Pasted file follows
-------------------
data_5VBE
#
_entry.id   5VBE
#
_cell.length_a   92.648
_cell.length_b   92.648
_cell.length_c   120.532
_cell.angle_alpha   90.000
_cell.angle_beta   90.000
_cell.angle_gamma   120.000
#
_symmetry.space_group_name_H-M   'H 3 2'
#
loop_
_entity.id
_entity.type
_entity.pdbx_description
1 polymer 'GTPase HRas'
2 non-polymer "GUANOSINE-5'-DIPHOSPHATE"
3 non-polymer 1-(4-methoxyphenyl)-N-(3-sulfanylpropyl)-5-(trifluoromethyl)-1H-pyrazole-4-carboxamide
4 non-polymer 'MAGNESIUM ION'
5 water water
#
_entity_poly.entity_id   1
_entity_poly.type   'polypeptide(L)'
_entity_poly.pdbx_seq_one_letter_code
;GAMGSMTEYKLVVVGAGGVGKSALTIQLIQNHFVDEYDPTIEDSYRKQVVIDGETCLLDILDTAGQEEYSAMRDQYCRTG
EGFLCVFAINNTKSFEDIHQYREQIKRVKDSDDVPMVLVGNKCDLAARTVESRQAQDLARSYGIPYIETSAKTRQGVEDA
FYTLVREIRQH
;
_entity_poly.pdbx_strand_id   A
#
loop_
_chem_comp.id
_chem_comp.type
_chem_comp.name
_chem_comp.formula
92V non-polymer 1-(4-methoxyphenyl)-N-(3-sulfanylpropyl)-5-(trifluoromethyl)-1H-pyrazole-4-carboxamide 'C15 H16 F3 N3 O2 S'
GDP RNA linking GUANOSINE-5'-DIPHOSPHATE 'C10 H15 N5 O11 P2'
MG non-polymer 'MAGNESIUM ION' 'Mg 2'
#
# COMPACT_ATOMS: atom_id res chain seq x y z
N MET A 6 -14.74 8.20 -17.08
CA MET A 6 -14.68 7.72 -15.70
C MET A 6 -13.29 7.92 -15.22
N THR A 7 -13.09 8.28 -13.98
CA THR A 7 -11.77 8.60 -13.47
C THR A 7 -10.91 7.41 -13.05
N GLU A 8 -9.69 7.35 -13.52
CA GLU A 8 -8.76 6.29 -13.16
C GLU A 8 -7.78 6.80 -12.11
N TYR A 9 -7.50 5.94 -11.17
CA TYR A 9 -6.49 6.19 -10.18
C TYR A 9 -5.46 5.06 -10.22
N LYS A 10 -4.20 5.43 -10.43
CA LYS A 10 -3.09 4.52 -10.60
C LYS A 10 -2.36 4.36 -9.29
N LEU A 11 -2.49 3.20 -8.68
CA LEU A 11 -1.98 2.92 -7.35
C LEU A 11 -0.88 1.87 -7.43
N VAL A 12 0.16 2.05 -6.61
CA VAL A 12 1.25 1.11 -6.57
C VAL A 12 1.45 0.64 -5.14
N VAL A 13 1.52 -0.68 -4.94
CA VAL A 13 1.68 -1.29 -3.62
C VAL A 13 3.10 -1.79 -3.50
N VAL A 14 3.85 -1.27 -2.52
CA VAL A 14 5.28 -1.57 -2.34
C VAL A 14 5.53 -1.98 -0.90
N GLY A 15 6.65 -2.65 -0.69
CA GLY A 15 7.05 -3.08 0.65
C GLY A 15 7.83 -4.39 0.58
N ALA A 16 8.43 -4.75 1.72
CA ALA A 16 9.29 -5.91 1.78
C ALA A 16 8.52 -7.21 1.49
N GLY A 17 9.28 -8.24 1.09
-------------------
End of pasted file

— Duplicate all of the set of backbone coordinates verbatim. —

data_5VBE
#
_entry.id   5VBE
#
_cell.length_a   92.648
_cell.length_b   92.648
_cell.length_c   120.532
_cell.angle_alpha   90.000
_cell.angle_beta   90.000
_cell.angle_gamma   120.000
#
_symmetry.space_group_name_H-M   'H 3 2'
#
loop_
_entity.id
_entity.type
_entity.pdbx_description
1 polymer 'GTPase HRas'
2 non-polymer "GUANOSINE-5'-DIPHOSPHATE"
3 non-polymer 1-(4-methoxyphenyl)-N-(3-sulfanylpropyl)-5-(trifluoromethyl)-1H-pyrazole-4-carboxamide
4 non-polymer 'MAGNESIUM ION'
5 water water
#
_entity_poly.entity_id   1
_entity_poly.type   'polypeptide(L)'
_entity_poly.pdbx_seq_one_letter_code
;GAMGSMTEYKLVVVGAGGVGKSALTIQLIQNHFVDEYDPTIEDSYRKQVVIDGETCLLDILDTAGQEEYSAMRDQYCRTG
EGFLCVFAINNTKSFEDIHQYREQIKRVKDSDDVPMVLVGNKCDLAARTVESRQAQDLARSYGIPYIETSAKTRQGVEDA
FYTLVREIRQH
;
_entity_poly.pdbx_strand_id   A
#
loop_
_chem_comp.id
_chem_comp.type
_chem_comp.name
_chem_comp.formula
92V non-polymer 1-(4-methoxyphenyl)-N-(3-sulfanylpropyl)-5-(trifluoromethyl)-1H-pyrazole-4-carboxamide 'C15 H16 F3 N3 O2 S'
GDP RNA linking GUANOSINE-5'-DIPHOSPHATE 'C10 H15 N5 O11 P2'
MG non-polymer 'MAGNESIUM ION' 'Mg 2'
#
# COMPACT_ATOMS: atom_id res chain seq x y z
N MET A 6 -14.74 8.20 -17.08
CA MET A 6 -14.68 7.72 -15.70
C MET A 6 -13.29 7.92 -15.22
N THR A 7 -13.09 8.28 -13.98
CA THR A 7 -11.77 8.60 -13.47
C THR A 7 -10.91 7.41 -13.05
N GLU A 8 -9.69 7.35 -13.52
CA GLU A 8 -8.76 6.29 -13.16
C GLU A 8 -7.78 6.80 -12.11
N TYR A 9 -7.50 5.94 -11.17
CA TYR A 9 -6.49 6.19 -10.18
C TYR A 9 -5.46 5.06 -10.22
N LYS A 10 -4.20 5.43 -10.43
CA LYS A 10 -3.09 4.52 -10.60
C LYS A 10 -2.36 4.36 -9.29
N LEU A 11 -2.49 3.20 -8.68
CA LEU A 11 -1.98 2.92 -7.35
C LEU A 11 -0.88 1.87 -7.43
N VAL A 12 0.16 2.05 -6.61
CA VAL A 12 1.25 1.11 -6.57
C VAL A 12 1.45 0.64 -5.14
N VAL A 13 1.52 -0.68 -4.94
CA VAL A 13 1.68 -1.29 -3.62
C VAL A 13 3.10 -1.79 -3.50
N VAL A 14 3.85 -1.27 -2.52
CA VAL A 14 5.28 -1.57 -2.34
C VAL A 14 5.53 -1.98 -0.90
N GLY A 15 6.65 -2.65 -0.69
CA GLY A 15 7.05 -3.08 0.65
C GLY A 15 7.83 -4.39 0.58
N ALA A 16 8.43 -4.75 1.72
CA ALA A 16 9.29 -5.91 1.78
C ALA A 16 8.52 -7.21 1.49
N GLY A 17 9.28 -8.24 1.09